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|Title:||Individualism and collectivism: Its implications for cross-cultural advertising|
|Doctoral Committee Chair(s):||Shavitt, Sharon|
|Department / Program:||Communication|
|Degree Granting Institution:||University of Illinois at Urbana-Champaign|
|Abstract:||This dissertation examined how individualism-collectivism, a core dimension of cultural variability, is reflected in the advertising appeals in two countries (the U.S. and Korea) that have been shown to differ on this dimension. It also investigated the relative effectiveness of culture-relevant and culture-irrelevant advertising in the two countries. A content analysis demonstrated that advertisements in the U.S. utilized individualistic appeals to a greater extent, and collectivistic appeals to a lesser extent, than did Korean advertisements. These differences emerged strongly among high involvement products, but much less so among low involvement products. These differences also emerged strongly among collectivistic products, but less so among individualistic products.
Experiment One provided compelling evidence that in the U.S., individualistic advertisements were more effective than collectivistic advertisements, whereas, in Korea, collectivistic advertisements were more persuasive than individualistic advertisements. However, as was true in the content analysis, the pattern was not uniform across involvement levels and individualistic versus collectivistic product categories.
In the U.S., culture-relevant (individualistic) advertisements were consistently more persuasive than culture-irrelevant (collectivistic) advertisements, regardless of involvement level and product category. In Korea, on the other hand, culture-relevant (collectivistic) advertisements were more effective than culture-irrelevant (individualistic) advertisements only when subjects were highly involved or the advertised products were classified as collectivistic.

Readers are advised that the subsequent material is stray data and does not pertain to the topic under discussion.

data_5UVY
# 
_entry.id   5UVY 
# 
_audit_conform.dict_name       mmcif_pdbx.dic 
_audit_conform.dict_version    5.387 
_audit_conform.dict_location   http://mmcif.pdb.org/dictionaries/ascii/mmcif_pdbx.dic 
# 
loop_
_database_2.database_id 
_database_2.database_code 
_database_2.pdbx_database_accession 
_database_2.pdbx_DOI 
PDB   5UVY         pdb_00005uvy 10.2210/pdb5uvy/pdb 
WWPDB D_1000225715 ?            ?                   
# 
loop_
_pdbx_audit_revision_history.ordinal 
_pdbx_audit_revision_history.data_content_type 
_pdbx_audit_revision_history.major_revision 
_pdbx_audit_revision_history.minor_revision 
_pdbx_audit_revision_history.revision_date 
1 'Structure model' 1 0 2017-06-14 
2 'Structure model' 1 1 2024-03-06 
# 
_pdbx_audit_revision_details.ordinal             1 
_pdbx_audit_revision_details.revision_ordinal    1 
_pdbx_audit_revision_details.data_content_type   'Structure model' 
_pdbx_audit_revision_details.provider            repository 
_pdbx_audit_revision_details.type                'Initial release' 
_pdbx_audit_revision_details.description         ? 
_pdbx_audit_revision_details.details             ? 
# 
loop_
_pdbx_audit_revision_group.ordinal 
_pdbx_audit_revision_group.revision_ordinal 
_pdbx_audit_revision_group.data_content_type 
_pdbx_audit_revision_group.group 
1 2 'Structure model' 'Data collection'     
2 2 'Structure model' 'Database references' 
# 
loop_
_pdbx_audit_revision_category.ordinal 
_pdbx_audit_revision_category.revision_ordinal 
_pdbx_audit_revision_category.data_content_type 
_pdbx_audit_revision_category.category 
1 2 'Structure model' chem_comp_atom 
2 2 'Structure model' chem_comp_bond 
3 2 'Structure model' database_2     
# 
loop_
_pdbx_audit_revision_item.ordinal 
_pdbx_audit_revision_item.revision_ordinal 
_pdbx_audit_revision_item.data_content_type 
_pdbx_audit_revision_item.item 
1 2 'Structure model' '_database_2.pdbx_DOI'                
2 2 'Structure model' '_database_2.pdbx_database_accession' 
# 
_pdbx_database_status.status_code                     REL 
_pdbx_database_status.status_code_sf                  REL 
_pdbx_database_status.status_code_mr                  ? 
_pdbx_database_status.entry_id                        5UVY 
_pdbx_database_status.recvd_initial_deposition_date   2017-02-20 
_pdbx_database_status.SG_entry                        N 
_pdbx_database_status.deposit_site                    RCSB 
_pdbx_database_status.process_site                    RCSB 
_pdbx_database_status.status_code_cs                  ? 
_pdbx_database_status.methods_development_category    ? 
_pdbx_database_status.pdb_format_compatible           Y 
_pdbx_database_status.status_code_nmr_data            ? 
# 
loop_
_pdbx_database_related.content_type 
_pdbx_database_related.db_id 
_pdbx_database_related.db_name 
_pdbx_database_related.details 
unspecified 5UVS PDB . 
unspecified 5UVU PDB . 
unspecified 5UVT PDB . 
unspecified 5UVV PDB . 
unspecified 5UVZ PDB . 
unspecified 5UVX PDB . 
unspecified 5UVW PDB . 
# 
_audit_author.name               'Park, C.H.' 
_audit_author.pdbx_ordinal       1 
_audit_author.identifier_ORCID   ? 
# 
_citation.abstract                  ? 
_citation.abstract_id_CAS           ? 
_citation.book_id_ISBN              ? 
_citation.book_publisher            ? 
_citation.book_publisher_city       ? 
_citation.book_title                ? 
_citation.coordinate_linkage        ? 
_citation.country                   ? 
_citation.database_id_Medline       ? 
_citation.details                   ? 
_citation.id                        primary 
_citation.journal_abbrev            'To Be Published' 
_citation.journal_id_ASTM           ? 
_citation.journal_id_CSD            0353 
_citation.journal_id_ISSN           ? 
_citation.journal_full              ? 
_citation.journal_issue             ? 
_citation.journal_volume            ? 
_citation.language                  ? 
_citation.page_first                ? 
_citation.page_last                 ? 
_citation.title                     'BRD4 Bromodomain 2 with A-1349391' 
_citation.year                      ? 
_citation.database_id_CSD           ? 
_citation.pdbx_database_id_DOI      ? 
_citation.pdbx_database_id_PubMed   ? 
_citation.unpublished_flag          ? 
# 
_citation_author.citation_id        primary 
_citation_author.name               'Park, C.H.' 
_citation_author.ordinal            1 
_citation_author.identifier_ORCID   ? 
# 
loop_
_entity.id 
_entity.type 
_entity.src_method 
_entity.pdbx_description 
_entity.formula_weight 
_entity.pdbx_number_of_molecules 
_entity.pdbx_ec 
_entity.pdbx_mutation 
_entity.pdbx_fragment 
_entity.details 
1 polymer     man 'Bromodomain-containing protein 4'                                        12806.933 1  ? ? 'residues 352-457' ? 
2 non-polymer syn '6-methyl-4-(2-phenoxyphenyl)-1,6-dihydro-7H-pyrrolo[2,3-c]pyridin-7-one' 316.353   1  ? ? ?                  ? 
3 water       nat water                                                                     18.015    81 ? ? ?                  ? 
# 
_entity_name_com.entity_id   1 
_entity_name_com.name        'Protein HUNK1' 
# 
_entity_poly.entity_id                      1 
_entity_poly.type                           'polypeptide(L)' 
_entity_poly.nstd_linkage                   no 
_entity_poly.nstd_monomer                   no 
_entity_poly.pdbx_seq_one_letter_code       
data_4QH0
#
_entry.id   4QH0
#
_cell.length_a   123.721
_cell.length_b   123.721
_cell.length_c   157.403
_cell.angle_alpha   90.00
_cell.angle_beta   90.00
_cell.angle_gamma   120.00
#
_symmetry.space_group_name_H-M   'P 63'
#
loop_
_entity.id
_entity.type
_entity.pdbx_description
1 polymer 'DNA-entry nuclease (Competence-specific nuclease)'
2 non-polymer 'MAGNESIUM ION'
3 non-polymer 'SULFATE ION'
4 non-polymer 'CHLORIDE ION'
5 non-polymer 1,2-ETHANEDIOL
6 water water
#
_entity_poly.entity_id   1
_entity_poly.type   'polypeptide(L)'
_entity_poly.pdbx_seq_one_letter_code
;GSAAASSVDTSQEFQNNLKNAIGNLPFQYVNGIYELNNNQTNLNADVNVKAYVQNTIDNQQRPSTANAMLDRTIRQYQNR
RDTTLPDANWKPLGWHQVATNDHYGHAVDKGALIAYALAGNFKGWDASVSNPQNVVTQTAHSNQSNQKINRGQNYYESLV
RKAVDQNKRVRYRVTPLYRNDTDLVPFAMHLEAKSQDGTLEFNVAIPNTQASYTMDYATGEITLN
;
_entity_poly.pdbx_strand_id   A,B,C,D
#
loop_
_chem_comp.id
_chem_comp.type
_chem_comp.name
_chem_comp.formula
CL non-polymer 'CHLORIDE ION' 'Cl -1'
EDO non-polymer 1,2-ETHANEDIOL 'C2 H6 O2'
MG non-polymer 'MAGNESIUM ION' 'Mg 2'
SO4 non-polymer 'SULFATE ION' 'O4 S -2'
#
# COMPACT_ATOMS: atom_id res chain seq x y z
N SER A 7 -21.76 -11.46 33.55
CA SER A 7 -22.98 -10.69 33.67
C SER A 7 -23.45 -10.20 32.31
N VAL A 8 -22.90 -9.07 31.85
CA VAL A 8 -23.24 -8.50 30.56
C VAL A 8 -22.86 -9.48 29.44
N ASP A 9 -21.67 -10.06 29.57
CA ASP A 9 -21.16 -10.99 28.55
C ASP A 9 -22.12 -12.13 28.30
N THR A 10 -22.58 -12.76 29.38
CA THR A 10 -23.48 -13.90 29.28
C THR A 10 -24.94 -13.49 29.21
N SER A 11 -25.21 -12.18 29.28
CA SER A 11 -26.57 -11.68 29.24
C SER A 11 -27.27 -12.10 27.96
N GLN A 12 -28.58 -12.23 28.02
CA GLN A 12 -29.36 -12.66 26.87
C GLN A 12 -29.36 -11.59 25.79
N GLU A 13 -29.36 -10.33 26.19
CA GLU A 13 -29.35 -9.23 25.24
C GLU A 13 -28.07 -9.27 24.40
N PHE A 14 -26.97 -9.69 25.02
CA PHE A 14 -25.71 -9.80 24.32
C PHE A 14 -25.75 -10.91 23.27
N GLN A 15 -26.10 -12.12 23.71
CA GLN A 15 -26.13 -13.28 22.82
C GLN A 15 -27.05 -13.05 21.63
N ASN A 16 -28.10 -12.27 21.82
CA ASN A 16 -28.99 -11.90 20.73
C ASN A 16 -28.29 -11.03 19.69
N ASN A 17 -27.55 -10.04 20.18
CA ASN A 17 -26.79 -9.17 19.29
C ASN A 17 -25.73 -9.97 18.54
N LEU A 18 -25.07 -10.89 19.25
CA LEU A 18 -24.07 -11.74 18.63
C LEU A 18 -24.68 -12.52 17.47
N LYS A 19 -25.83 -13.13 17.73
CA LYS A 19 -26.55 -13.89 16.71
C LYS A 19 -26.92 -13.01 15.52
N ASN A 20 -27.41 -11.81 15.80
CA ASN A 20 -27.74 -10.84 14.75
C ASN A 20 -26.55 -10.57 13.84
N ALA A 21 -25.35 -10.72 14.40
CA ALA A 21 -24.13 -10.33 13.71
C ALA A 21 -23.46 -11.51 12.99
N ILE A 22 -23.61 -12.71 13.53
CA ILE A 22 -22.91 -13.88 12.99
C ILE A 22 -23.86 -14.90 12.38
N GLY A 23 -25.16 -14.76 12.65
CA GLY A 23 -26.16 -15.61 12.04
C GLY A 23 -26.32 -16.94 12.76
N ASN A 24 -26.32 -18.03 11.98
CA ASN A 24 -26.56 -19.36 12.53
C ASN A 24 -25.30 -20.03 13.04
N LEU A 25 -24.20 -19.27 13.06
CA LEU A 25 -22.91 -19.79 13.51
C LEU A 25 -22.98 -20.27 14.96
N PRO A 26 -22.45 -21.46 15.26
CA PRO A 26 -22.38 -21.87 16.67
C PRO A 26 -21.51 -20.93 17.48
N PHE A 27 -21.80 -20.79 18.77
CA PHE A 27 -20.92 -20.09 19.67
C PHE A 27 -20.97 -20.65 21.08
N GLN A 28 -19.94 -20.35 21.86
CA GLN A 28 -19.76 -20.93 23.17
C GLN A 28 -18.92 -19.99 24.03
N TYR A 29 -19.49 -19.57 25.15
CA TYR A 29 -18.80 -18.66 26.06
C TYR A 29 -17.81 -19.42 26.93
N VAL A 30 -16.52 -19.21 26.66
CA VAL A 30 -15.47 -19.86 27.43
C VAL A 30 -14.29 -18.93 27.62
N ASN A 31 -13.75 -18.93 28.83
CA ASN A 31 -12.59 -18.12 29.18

Experiment Two, based on Korean data, investigated the individualism-collectivism construct within a culture by employing a personality factor, idiocentrism-allocentrism, that conceptually replicates this cultural difference. The results of this study were consistent with Experiment One in suggesting that, overall, idiocentric individuals tended to show a preference for individualistic advertisements, whereas allocentric individuals tended to show a preference for collectivistic advertisements. However, the data of idiocentric persons suggested that their preferences between advertising appeals were not only affected by their individualistic personality, but also by their collectivistic (Korean) culture.
|Rights Information:||Copyright 1990 Han, Sang-Pil|
|Date Available in IDEALS:||2011-05-07|
|Identifier in Online Catalog:||AAI9114257|